Prime Minister David Cameron has promised to introduce roadside drug testing following a weekly newspaper’s campaign.
The Croydon Advertiser joined forces with the family of 14-year-old Lillian Groves to launch Lillian’s Law after the teenager was knocked down and killed by a driver who was high on cannabis.
This week reporter Gareth Davies visited 10 Downing Street with members of Lillian’s family to meet David Cameron who has now given his explicit backing to the campaign.
He revealed the Government plans to change road safety legislation making it illegal to drive under the influence of drugs beyond a certain limit.
Mr Cameron also said Lillian’s Law made a ‘strong argument’ for a zero-tolerance approach which would see drivers lose their licence if caught with any illegal substance in their blood, regardless of the level.
And the Prime Minister promised a “big shunt” to get breathalyser-like devices in every police station as fast as possible.
He told the newspaper: “There’s a lot of different drugs they are trying to test for and I think you have to evaluate what works.
“But the intention of Lillian’s Law, and I think where the Government is going, is that it should be done now.
“It’s just like the breathalyser really. It’s incredibly simple and should be in every police car.
“I admit it’s taken too long. We’re going to give it a big shunt and get them into police stations as fast as possible because I think that will make a difference.”
The PM went on to tell the family and Advertiser that the current law on drug-driving is ‘all wrong’ and admitted successive Governments had taken ‘too long’ to introduce road-side testing equipment, the primary goal of the Lillian’s Law campaign.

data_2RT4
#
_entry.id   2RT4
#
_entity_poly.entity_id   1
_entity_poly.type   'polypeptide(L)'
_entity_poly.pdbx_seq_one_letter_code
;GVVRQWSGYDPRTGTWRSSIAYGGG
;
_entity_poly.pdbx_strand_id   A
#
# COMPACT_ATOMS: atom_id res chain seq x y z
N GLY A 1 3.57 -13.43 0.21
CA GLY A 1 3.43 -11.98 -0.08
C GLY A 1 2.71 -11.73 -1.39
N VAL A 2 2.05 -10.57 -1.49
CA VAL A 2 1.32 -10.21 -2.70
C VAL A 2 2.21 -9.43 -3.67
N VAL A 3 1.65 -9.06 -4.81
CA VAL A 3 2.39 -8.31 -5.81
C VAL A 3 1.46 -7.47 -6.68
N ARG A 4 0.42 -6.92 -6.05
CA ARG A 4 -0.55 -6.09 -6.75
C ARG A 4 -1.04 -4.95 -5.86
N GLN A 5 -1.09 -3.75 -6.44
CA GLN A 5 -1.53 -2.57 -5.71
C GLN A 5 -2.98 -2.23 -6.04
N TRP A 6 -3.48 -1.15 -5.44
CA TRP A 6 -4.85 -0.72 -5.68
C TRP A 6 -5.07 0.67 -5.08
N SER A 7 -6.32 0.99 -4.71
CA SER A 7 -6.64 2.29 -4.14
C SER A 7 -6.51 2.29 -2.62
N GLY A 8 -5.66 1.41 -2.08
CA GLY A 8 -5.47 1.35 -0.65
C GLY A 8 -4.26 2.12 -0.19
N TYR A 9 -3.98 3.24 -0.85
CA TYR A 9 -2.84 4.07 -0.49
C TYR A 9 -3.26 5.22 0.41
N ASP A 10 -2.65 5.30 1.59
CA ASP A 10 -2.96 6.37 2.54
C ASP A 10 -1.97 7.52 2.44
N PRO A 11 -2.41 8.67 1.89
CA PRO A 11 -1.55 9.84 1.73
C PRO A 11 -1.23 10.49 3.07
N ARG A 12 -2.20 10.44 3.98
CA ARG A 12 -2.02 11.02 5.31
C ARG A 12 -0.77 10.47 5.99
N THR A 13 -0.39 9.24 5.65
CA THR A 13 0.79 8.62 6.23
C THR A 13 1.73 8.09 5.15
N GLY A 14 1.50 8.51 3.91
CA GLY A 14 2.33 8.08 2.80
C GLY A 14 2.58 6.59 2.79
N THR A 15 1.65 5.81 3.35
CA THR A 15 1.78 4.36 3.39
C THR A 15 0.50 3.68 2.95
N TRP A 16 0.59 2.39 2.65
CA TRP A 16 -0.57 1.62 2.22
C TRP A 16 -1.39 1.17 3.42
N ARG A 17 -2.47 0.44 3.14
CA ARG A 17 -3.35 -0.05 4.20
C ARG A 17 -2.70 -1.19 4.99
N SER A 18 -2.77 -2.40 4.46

When he left the specially arranged meeting he promised Lillian’s family he would not let them down.
As the meeting was on the same day as the storming by protestors of the UK Embassy in Tehran, the PM arrived to the meeting slightly late and out-of-breath, declaring ‘Sorry to keep you waiting, our embassy in Tehran has been stormed by an angry mob.’
Said Gareth: “To be sat in Number 10 discussing changing the law with the Prime Minister was quite a surreal experience. I got the impression he genuinely accepts the Government needs to take drug-driving more seriously.
“But we’re not getting carried away. There’s still have a long way to go and if the meeting lacked anything it was concrete information about when these changes will be enforced.
“To be fair, it was also good of Mr Cameron to see us, given how clearly busy he was.”
Advertiser editor Glenn Ebrey said this was the most ambitious newspaper campaign he had ever been involved in.
Said Glenn: “Because of that, its outcome also makes it the most satisfying.
“Gareth and Lillian’s family have worked tirelessly to raise awareness of the need to take drug-driving more seriously and their efforts have been rewarded in the best possible way. Reaching the Prime Minister with our message is about as good as it gets for a newspaper campaign.
“The next step is to make sure that Mr Cameron is true to his word and looks to enforce a change in the law. We will be keeping a very close eye on the situation to make sure he stays true to his promise.”